Arson case recalled in Montgomery
When multi-media wizard Don Smith visited the Montgomery Area Historical Society last month, he brought along with him a fascinating presentation involving the town. Ranging from the Revolutionary period to the age of Star Trek, Smith’s program revolved around an arson which occurred in 1898.
Smith is a comic book writer, author, speaker and host originating from Hawthorne, New Jersey, having recently settled in Williamsport. While conducting research for an unrelated article on a newspaper archive website, Smith encountered the arson case. Intrigued, he began to dig deeper into the archives, which eventually led to a published article in the Williamsport Sun-Gazette in early January. That article caught the attention of historical society members; Smith was contacted and asked to speak at the February event-his first-before a crowd of 30.
The following article, written by Smith, appeared in the Sun-Gazette:
It was on the night of July 7, 1898 that a Montgomery resident George Decker – sometimes called Henry – saw “three men emerge from the cellar of the (Opera House) and run down street” the Harrisburg Daily Independent said on July 9, 1898.
Decker went to check on the opera house and, to his horror, found “the building on fire in three different places.”
The Northumberland County Democrat said, in the Sept. 1, 1898 issue, that thanks to the residents and firefighters and their “hard work was the building saved.”
This had not been the first time that Decker had been threatened.
“An attempt to burn the building was also made on the night of July 3rd (four nights previous). Three years ago when Decker erected the building and started a meat market therein, he was notified in an anonymous letter to quit business or he would be burned out. A week later an attempt was made to burn the place,” the Harrisburg Daily Independent said.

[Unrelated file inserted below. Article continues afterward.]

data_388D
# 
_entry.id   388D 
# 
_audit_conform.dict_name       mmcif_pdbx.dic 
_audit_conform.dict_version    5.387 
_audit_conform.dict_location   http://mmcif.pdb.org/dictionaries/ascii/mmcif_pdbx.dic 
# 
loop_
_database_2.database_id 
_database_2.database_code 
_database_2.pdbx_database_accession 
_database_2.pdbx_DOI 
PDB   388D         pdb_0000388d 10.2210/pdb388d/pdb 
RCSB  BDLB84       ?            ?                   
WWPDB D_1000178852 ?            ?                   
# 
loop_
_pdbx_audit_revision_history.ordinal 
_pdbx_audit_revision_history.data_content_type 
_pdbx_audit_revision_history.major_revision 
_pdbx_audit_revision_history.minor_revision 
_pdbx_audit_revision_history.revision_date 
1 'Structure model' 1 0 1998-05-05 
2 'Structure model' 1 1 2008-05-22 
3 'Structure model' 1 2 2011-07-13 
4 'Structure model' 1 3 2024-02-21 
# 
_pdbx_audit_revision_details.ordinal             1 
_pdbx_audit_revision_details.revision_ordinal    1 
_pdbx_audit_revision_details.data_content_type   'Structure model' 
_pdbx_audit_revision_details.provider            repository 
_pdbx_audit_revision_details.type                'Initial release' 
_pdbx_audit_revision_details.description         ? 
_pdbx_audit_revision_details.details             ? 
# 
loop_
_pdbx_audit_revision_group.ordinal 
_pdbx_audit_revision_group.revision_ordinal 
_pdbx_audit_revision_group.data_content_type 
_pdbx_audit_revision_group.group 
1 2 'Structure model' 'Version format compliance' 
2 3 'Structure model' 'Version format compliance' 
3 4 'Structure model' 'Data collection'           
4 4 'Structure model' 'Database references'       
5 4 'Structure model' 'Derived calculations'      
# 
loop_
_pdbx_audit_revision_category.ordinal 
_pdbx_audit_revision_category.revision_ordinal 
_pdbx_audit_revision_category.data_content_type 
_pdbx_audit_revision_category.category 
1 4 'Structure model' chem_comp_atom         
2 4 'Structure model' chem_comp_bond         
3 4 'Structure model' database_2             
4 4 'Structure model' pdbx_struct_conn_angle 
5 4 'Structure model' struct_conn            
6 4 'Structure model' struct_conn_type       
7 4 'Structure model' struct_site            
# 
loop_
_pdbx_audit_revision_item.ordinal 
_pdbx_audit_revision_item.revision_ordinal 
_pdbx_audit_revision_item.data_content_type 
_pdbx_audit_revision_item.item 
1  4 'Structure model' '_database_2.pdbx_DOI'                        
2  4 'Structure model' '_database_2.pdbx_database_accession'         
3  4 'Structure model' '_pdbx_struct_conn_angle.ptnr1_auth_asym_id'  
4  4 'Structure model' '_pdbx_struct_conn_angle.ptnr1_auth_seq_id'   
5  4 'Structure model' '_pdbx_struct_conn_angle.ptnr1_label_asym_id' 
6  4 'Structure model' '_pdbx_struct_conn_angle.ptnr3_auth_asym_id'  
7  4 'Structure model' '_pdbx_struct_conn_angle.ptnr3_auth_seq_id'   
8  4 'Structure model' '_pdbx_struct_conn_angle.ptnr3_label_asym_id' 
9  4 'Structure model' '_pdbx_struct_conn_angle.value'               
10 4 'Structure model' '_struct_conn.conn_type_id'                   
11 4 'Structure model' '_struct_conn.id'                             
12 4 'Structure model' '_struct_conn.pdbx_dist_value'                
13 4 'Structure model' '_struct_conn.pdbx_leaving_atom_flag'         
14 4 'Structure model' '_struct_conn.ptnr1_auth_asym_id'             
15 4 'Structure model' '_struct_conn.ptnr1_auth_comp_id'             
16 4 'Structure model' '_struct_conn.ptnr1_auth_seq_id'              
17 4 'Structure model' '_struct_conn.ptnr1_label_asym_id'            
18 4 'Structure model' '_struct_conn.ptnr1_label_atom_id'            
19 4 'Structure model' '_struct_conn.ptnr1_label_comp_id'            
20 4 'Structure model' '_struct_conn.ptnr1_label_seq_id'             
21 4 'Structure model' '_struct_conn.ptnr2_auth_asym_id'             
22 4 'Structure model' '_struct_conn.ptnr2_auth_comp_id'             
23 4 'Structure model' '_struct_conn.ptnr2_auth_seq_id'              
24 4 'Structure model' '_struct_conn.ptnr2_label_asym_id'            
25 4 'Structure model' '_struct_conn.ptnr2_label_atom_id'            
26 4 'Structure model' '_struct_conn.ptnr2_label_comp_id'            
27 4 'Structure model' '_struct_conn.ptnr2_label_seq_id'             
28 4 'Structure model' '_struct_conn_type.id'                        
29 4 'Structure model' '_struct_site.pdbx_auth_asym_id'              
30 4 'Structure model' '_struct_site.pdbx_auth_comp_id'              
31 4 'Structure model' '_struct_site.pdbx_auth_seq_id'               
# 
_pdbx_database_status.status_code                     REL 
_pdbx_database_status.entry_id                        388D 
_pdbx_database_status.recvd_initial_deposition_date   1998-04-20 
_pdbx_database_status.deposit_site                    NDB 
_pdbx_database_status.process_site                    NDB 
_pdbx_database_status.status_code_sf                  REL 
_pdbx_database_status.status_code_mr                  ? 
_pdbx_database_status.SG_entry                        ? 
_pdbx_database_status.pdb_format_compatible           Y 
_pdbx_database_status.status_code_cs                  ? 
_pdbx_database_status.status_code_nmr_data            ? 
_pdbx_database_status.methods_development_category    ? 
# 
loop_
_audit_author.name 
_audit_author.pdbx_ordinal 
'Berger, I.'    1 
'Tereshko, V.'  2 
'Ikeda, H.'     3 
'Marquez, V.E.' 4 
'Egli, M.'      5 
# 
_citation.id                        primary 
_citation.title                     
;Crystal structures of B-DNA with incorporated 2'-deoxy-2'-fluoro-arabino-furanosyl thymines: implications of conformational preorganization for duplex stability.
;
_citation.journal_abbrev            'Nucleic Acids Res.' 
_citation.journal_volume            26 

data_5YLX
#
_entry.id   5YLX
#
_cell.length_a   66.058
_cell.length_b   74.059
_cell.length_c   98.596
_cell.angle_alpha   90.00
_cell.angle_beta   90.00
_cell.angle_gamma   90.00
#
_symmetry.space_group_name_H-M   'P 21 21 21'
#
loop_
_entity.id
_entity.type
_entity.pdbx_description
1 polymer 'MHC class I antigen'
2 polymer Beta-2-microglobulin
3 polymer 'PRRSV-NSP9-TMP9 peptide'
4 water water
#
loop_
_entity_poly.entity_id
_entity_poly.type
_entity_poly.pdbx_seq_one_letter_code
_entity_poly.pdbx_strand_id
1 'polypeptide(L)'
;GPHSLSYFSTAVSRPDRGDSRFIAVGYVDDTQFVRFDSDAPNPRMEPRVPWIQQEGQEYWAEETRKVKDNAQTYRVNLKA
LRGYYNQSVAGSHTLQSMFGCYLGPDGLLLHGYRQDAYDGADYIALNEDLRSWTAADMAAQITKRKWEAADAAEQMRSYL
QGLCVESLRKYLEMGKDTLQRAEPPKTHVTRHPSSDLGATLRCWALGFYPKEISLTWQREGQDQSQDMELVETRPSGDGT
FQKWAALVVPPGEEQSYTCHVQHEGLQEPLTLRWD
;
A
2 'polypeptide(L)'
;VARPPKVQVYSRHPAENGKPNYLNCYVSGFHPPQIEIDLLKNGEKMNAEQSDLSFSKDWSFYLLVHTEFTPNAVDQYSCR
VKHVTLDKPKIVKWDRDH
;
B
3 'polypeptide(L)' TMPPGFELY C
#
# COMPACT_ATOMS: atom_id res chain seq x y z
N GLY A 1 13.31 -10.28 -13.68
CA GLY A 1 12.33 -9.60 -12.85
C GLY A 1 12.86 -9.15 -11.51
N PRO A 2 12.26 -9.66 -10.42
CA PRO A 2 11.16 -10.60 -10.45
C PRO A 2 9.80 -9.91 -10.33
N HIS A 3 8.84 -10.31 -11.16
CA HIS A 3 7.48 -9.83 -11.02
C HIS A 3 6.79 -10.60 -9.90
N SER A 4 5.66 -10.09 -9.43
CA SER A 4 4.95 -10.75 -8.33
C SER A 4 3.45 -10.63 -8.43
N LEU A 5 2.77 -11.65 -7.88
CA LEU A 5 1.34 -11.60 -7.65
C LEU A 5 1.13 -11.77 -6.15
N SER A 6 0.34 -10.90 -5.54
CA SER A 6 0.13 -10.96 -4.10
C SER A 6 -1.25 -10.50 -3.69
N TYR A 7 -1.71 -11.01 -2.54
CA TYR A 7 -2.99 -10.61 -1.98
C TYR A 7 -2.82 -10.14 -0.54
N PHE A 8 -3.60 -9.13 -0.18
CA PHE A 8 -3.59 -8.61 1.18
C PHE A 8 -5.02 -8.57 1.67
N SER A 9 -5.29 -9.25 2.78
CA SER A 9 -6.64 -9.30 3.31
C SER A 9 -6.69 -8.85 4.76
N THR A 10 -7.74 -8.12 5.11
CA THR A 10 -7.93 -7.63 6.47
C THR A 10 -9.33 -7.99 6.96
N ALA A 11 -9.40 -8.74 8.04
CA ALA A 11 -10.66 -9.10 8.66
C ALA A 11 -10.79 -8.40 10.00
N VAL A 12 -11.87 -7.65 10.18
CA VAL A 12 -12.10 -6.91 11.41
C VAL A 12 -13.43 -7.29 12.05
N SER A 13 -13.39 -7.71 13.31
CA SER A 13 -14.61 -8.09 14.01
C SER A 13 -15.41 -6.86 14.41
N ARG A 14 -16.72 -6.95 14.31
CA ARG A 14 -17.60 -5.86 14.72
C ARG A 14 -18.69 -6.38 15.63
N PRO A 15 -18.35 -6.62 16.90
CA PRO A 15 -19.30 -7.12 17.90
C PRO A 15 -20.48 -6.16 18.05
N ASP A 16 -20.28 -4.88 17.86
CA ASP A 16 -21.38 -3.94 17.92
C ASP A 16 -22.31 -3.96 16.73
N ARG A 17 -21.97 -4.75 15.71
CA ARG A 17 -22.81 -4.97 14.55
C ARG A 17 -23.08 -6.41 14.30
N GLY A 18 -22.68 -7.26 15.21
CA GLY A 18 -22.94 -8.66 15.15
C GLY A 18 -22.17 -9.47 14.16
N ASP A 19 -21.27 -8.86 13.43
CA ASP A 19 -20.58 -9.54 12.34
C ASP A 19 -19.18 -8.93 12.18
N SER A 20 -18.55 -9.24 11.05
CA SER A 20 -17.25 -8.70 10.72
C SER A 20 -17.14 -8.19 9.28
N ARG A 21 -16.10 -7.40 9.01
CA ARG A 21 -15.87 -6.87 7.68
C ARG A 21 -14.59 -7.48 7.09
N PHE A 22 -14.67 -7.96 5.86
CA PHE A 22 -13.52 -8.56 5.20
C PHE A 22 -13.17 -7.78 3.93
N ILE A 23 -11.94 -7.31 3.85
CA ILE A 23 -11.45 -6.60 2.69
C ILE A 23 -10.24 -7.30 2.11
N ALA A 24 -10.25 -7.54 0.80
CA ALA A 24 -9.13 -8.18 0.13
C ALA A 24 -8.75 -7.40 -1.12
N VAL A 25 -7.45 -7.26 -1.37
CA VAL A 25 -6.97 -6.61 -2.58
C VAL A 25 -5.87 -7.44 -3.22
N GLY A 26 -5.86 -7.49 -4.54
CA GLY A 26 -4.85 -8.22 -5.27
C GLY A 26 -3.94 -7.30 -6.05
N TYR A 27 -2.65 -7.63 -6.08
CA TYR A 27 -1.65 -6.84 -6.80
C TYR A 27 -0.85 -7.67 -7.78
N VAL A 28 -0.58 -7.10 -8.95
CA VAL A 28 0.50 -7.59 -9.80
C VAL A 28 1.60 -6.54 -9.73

Sometime in between late July and early August of 1898, a Philadelphia man arrived in Montgomery. His name was Francis Dimaio, he was a 24-year-old man who had been asked by A.A. Estin to investigate the fire.
Estin, according the Dec. 8, 1898 issue of the Northumberland County Democrat, was “a district superintendent of the Pinkerton Detective Agency at Philadelphia.”
The Pinkertons were started in 1850 by Scotsman Allan Pinkerton. He coined the term “private eye” and his organization acted as the Federal Bureau Investigations, the Central Intelligence Agency and the Secret Service, long before those agencies existed.
While in Montgomery, Dimaio would meet the family of Henry F. Nuss.
According to the Pennsylvania, Prison, Reformatory, and Workhouse Records, 1829-1971, Nuss was a 56-year-old laborer and veteran of the Civil War. He was a private who had served in Company F of the First Pennsylvania Regiment.
Many online records, show he had been married twice and had several children and one of them was 28-year-old Leroy, who had been born in 1870.
LeRoy Nuss ended up befriending Dimaio.
Dimaio, as was said in the Sept. 1, 1898 issue of the Northumberland County Democrat, “worked himself into the confidence of the Nusses by going fishing with them and in various other ways.” They talked, and he listened.